Let the river run
By Rex Catubig
THE Vietnam trip of the brothers Lomibao–Dante and Willie — has rekindled my unrequited love for the river.
Dante who’s based in the world’s concretest jungle, until his early retirement, is partial to travelling the unbeaten path that has led him to the savannahs of Africa, the shangri-la of Tibet and the awesome Himalayas, the white wilderness of Antarctica, the rarely seen nooks and crannies of a sadly beautiful world on self-destruct.
This time the travel itch had taken him to Vietnam. He was barely into high school when the infamous war raged and ravaged this French Indo-Chinese region. He grew up amid the horror and indescribable destruction of the war that escalated when the US intervened and pumped the place and its people with napalm—which ironically was made by the maker of Saran wrap.
As highlight of this “sentimental journey” he took the touristy boat ride along the Mekong which recalls the eerie river odyssey of Francis Ford Coppola’s epochal Apocalypse Now.
Looking at the pictures, one is gripped with nostalgia–not of something in the remote past, but paradoxically, of something recent and here and now.
A decade or so ago, the innovative Mayor Benjie–more lovingly known as BSL–whose every move was trailed by controversy, launched Dagupan City’s River Cruise—a leisurely boat ride along the mangrove lined Dawel river. It sailed along the easterly portion up till that part where the remnant of the rail bridge stood as silent witness to a city’s storied past. It was an hour-long turnaround that was soothing and relaxing, a balm to the traffic and noise weary city dweller.
Alas, the unpredictable and unforgiving political clime nipped this idyllic dive into culture and history. Left derelict down by the Dawel Bridge is the gracefully-designed loading dock, the ghosts of what-might-have-been lingering in its wake.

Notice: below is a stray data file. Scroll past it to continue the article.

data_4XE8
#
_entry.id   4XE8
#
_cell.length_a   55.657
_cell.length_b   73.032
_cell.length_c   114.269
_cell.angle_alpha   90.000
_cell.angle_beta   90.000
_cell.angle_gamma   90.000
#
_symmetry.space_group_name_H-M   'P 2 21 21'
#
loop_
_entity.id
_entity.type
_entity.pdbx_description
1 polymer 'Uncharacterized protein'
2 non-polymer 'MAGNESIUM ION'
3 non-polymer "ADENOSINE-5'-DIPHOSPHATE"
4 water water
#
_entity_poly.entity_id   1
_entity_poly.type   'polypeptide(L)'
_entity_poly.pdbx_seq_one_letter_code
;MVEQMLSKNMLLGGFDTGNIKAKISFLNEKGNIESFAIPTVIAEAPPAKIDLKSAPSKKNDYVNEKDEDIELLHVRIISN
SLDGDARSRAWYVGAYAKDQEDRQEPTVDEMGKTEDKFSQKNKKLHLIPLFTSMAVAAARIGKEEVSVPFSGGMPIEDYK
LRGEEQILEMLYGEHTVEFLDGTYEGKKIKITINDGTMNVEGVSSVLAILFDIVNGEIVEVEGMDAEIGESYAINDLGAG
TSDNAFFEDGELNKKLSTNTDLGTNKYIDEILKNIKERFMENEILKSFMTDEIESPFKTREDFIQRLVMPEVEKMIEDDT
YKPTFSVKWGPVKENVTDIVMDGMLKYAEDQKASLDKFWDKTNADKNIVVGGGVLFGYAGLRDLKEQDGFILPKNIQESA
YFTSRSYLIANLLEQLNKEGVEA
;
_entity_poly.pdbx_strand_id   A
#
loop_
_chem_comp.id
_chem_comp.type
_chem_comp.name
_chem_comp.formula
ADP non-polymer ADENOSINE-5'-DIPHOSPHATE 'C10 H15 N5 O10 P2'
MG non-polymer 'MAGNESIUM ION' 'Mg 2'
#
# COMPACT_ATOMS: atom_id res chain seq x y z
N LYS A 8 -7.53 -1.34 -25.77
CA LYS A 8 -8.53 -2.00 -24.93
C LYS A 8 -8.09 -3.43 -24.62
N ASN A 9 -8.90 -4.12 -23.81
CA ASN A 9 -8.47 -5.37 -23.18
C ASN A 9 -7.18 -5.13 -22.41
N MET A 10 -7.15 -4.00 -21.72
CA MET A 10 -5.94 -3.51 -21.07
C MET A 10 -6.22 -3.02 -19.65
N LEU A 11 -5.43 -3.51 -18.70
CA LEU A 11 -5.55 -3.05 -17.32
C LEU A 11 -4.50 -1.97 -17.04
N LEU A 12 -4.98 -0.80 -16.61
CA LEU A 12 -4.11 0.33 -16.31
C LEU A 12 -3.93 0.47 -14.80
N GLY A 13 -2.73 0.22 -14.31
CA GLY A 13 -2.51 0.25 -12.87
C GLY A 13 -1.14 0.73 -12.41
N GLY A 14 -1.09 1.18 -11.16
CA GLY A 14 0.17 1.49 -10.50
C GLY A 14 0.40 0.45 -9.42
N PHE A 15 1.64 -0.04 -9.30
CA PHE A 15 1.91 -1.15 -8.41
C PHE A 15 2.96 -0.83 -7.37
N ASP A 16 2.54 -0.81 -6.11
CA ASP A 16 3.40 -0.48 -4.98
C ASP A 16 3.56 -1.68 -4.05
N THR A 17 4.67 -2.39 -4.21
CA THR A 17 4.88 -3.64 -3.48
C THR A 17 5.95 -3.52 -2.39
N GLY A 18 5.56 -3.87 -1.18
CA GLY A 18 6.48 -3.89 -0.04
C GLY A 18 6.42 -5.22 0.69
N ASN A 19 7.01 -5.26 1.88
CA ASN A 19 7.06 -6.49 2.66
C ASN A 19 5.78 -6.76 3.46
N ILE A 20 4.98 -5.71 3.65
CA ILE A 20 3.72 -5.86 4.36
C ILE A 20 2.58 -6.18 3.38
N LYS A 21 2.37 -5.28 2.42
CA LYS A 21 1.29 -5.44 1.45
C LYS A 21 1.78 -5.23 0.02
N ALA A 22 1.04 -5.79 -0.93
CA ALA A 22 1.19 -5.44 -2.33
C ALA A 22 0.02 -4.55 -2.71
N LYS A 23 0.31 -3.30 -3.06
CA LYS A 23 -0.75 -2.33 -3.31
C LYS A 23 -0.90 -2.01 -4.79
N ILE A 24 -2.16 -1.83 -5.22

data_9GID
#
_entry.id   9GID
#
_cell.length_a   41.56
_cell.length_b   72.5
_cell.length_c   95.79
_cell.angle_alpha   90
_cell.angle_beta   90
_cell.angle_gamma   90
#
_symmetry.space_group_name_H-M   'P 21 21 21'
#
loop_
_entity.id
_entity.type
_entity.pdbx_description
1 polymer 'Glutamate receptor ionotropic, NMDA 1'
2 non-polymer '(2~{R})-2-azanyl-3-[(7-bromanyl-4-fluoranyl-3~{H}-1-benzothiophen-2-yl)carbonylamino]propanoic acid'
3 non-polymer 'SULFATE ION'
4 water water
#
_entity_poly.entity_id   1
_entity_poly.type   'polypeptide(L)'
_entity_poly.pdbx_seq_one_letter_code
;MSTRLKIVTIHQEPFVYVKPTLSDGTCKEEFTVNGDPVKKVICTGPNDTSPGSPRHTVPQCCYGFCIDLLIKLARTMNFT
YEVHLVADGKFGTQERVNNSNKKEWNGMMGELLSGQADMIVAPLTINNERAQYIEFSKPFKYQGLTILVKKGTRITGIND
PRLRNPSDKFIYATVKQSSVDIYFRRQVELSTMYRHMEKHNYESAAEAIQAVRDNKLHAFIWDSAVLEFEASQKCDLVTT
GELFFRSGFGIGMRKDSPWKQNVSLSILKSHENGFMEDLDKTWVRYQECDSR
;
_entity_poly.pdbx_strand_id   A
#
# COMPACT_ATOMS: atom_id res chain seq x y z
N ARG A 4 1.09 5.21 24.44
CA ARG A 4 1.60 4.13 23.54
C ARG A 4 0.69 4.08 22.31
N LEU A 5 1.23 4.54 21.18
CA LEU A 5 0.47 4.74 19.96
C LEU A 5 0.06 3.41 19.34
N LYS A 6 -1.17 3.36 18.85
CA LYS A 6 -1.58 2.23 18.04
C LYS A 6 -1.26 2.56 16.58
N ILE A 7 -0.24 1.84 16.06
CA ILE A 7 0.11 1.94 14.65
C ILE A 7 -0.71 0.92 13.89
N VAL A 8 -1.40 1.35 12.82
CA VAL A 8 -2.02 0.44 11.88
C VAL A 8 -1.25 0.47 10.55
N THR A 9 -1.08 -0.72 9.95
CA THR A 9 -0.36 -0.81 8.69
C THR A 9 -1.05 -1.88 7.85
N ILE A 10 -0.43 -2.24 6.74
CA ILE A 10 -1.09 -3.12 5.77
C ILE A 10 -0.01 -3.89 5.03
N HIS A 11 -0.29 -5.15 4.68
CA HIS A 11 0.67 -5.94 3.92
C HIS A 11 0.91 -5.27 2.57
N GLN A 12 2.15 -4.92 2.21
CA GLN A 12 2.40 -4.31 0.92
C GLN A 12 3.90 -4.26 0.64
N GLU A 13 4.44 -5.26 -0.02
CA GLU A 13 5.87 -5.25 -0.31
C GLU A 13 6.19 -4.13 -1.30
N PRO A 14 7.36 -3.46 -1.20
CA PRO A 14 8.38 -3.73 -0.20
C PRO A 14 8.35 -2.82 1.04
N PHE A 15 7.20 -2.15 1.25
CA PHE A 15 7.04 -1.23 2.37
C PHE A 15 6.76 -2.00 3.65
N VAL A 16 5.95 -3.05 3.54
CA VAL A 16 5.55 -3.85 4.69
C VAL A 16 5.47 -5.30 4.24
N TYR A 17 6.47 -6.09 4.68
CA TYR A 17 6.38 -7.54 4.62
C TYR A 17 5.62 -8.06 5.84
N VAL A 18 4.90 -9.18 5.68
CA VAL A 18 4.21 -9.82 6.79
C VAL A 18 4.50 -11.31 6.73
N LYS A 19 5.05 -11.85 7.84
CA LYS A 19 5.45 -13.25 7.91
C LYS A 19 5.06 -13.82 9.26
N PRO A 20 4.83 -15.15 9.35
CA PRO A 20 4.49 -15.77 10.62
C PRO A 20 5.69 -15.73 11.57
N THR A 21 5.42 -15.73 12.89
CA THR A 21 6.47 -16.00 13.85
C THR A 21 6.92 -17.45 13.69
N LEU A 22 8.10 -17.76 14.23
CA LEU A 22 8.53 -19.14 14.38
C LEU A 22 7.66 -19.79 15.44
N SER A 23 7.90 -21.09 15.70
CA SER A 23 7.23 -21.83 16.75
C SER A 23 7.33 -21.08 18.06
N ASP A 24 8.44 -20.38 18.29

The equally dynamic, forward-thinking and forward-looking Mayor Belen Fernandez when she took over the city helm, had chosen to organize a subsequent river cruise on the western side, along the more historic part of the river that flows out from the Limahong channel and into fabled Pugaro at the mouth of the sea. But, for reason of political vagary, that one, too, was submerged in a state of moratorium and washed away along with the planned ambitious august new civic center that was plunged into oblivion when it was unconscionably used as a political weapon to defeat the incumbent mayor at the polls and repudiate her grandiose plan for the city.
Now, Mayor Belen is back as the beneficent harbinger of good times. But the return to normalcy after an emotionally charged election, has left the city precariously floating loose on shaky moorings. The ogre of Shylockian retribution is a storm surge that seeks to topple it under merciless waves, with the Dagupenos suffering the onslaught as collateral damage.
It is beyond reason why things are engulfed as they are. Beyond prayer what could heal the wounds of politics.
Maybe, we should take another look at our river and its tributaries. Consider the seven waves engraved on the city seal.
The history of Dagupan grew out of the river. Let the river from whose matrix it came, continue the flow of its history and usher in another beginning.
Let the river run.
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